Author: AS King (@AS_King)
Published: January 2011
Genre: YA contemporary (?)
POV: 1st person, male
Publisher: Litte, Brown BYR
Format: Paperback; Audiobook
Rating: The Royal Library, Top Shelf
Lucky Linderman didn't ask for his life. He didn't ask his grandfather not to come home from the Vietnam War. He didn't ask for a father who never got over it. He didn't ask for a mother who keeps pretending their dysfunctional family is fine. And he didn't ask to be the target of Nader McMillan's relentless bullying, which has finally gone too far.
But Lucky has a secret--one that helps him wade through the mundane torture of his life. In his dreams, Lucky escapes to the war-ridden jungles of Laos--the prison his grandfather couldn't escape--where Lucky can be a real man, an adventurer, and a hero. It's dangerous and wild, and it's a place where his life just might be worth living. But how long can Lucky keep hiding in his dreams before reality forces its way inside?
Michael L. Printz Honor recipient A.S. King's smart, funny and boldly original writing shines in this powerful novel about learning to cope with the shrapnel life throws at you--and taking a stand against it.
Lucky Linderman is anything but lucky and his life is a complicated mess: he's constantly bullied by Nader McMillan, his father wants him to ignore it, his mother wants his father to do something, everyone assumes Lucky wants to die after his suicide questionnaire for school, and Lucky keeps dreaming of saving his MIA grandfather in Laos – and he's even bringing objects from these odd dreams back with him to the real world. So, in all, his life is odd and challenging, and lately, Lucky's life is only becoming even more complicated.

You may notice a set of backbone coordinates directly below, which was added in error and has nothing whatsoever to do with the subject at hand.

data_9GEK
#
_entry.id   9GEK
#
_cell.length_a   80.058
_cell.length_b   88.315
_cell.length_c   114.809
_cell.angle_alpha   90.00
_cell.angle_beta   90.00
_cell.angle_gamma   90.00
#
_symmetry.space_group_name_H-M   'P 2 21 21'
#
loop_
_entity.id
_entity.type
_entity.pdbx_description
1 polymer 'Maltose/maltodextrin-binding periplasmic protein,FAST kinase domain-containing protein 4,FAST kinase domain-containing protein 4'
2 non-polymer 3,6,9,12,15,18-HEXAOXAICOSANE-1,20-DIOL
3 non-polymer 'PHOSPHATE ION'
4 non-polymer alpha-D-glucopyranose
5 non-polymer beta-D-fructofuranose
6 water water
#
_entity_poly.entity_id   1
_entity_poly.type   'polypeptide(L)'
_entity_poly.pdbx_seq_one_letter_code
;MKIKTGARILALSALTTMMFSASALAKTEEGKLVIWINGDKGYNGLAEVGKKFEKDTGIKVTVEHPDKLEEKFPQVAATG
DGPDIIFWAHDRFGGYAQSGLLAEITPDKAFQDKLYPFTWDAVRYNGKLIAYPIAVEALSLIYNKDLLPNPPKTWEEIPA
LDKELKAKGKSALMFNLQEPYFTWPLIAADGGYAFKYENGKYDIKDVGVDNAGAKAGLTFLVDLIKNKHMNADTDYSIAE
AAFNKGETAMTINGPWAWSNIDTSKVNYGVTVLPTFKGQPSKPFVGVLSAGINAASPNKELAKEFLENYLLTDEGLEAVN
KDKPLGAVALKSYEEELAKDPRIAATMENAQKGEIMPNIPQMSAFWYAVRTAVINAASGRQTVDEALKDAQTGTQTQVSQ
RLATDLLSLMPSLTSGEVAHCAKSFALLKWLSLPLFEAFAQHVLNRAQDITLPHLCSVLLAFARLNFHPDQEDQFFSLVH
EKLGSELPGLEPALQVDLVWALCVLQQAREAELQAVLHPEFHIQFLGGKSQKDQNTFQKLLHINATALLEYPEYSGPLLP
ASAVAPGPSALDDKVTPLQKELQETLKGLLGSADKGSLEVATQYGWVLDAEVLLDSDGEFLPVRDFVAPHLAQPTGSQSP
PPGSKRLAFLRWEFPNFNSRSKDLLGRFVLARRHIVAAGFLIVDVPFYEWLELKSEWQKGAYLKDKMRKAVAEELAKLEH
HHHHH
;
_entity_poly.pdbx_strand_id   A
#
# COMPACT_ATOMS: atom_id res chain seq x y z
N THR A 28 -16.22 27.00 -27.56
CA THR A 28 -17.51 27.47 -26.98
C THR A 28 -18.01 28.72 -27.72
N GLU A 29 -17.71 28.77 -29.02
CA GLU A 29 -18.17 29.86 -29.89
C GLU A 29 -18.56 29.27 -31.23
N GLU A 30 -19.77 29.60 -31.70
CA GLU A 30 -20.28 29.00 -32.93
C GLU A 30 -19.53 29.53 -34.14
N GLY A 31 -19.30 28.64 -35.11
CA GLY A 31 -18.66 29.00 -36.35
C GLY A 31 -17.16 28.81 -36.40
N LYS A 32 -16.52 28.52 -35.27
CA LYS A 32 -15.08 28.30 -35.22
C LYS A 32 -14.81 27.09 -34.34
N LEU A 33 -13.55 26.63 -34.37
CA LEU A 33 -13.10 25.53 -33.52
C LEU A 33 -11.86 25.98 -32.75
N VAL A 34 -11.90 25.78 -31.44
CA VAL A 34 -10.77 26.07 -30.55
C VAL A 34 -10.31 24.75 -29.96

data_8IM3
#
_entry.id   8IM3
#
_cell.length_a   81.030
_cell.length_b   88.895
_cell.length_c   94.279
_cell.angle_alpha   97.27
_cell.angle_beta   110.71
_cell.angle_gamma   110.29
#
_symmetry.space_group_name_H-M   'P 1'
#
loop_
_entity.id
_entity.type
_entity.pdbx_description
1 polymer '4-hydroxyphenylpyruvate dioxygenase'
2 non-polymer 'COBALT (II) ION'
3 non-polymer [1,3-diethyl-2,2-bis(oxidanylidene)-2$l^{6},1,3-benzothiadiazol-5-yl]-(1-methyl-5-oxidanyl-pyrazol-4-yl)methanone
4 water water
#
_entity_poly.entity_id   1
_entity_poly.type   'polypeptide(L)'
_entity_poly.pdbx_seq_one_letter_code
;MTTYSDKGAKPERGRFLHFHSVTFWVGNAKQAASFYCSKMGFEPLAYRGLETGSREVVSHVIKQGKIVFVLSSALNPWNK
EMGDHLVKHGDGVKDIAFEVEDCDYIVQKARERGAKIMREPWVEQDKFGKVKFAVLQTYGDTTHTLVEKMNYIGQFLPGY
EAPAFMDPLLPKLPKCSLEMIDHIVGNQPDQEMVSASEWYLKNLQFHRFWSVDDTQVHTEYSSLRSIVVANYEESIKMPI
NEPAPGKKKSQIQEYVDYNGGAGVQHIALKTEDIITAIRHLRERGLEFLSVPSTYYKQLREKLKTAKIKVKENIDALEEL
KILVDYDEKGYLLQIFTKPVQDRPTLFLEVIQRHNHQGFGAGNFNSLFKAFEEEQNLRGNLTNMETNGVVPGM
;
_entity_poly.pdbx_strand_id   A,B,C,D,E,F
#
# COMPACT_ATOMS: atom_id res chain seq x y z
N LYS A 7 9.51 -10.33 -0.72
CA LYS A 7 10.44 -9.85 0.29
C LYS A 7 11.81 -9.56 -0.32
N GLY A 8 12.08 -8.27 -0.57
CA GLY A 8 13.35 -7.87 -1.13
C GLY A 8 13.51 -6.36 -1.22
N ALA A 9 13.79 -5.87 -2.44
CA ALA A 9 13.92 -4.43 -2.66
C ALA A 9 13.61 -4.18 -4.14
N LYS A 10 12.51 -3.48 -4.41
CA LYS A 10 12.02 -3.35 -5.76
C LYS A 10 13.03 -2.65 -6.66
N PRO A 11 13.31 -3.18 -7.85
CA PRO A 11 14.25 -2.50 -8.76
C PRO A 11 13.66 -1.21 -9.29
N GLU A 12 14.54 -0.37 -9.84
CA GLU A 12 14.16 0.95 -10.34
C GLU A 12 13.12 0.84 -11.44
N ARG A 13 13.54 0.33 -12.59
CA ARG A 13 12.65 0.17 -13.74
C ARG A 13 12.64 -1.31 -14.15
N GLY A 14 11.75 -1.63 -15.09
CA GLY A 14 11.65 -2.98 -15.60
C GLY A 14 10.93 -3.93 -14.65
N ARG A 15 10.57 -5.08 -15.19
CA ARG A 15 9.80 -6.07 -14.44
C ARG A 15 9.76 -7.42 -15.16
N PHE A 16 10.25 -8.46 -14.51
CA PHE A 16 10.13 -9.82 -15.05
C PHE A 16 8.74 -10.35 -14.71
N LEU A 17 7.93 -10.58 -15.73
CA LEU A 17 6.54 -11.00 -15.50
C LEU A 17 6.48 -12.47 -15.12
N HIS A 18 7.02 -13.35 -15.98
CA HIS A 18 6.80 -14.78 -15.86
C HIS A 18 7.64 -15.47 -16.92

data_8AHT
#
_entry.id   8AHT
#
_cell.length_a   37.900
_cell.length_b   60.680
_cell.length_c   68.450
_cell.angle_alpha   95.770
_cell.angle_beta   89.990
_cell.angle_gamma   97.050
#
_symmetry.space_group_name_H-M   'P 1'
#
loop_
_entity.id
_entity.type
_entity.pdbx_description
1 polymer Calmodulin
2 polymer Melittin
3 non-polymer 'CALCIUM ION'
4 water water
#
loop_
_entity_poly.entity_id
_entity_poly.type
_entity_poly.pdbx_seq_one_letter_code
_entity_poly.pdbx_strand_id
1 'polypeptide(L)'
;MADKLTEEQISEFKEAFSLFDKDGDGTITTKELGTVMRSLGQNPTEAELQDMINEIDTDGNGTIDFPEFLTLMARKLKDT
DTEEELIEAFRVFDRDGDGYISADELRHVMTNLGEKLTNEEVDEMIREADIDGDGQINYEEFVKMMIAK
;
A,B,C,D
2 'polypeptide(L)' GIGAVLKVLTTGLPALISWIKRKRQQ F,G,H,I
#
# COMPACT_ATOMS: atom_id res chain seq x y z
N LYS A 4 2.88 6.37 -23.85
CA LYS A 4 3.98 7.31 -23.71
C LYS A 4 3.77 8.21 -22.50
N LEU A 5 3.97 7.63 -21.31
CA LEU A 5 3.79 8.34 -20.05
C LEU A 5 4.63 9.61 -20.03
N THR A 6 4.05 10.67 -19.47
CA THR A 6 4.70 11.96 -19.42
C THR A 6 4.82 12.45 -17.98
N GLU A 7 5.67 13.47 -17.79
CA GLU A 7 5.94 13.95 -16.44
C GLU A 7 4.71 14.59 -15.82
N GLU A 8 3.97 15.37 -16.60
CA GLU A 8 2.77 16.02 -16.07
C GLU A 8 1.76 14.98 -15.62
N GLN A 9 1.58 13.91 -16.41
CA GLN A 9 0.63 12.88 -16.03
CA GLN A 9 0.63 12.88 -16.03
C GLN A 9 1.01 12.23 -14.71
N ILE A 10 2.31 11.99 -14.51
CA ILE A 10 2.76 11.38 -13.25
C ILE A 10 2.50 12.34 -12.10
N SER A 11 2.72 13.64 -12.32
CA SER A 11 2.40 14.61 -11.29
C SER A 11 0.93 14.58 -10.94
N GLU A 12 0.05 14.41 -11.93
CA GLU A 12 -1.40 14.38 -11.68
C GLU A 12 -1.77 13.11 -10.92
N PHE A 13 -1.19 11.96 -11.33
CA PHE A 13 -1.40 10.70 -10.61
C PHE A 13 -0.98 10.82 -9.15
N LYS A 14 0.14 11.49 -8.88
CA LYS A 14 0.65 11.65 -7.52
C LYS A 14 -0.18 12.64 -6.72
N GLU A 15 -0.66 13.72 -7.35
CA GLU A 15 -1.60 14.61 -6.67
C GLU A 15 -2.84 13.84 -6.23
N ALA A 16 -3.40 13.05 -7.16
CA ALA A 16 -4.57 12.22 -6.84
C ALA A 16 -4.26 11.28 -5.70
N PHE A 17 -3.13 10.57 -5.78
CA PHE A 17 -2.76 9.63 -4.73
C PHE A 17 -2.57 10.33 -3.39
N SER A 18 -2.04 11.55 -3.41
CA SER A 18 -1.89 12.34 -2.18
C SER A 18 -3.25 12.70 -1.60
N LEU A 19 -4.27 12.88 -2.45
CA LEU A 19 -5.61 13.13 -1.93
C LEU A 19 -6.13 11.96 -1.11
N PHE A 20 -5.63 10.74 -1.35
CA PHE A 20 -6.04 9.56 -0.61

This was my first A.S. King novel, and I'm glad I started with this story. There are some books you read, thoroughly enjoy, and find yourself thinking about them long after you finish. Everybody Sees the Ants is one of those books for me. A story both peculiar and familiar, Lucky is a boy many of us can probably relate to at one point or another in our lives. His story is odd, but it delves into areas we all struggle with: bullying, dysfunctional families, appearances, and the list goes on. This is the type of story you can either dive into with a splash or tentatively wade in, slowly soak up the words, and ultimately emerge feeling like you've really read something special. Honest, emotionally gripping, and unusual, Everybody Sees the Ants is a story that took me by surprise, but it was exactly what I needed to read.
Highlights: This story is smart, and it causes you to question both yourself and the story itself. Is Lucky out of touch with reality, or are his dreams and the every-amusing ants real? From symbolism to themes, this book gives readers so much to consider but doesn't demand anything from readers except their attention. There is a lot to ponder in this novel, if you want to think more deeply, and I enjoyed that aspect very much. Despite the magical realism, this story and Lucky felt genuine and honest. Lucky's mom was a favorite of mine, and I loved how she tried so much to help Lucky. I feel like I can't ever fully explain the highlights of this story – for me, it's all a highlight.
Lowlights: Nothing. I loved this book. Lucky's father bothered me, but he's still a realistic, if incredibly frustrating, character.
Audiobook: I listened to the first part of this novel as an audiobook (checked out from the library, and unfortunately, I did not finish it before my time was up), and loved every bit I managed to hear. Kirby Heyborne brought Lucky to life, and expertly tackled the story with the right tone, ranging from serious to sarcastic. I'll hopefully get the chance to hear the audiobook in its entirety some day in the future.
Rating: The Royal Library, Top Shelf (5 out of 5). I love Everybody Sees the Ants, so this book is going on the top shelves in the royal library where everyone can see it. I'd highly recommend this book, because it is an incredible story.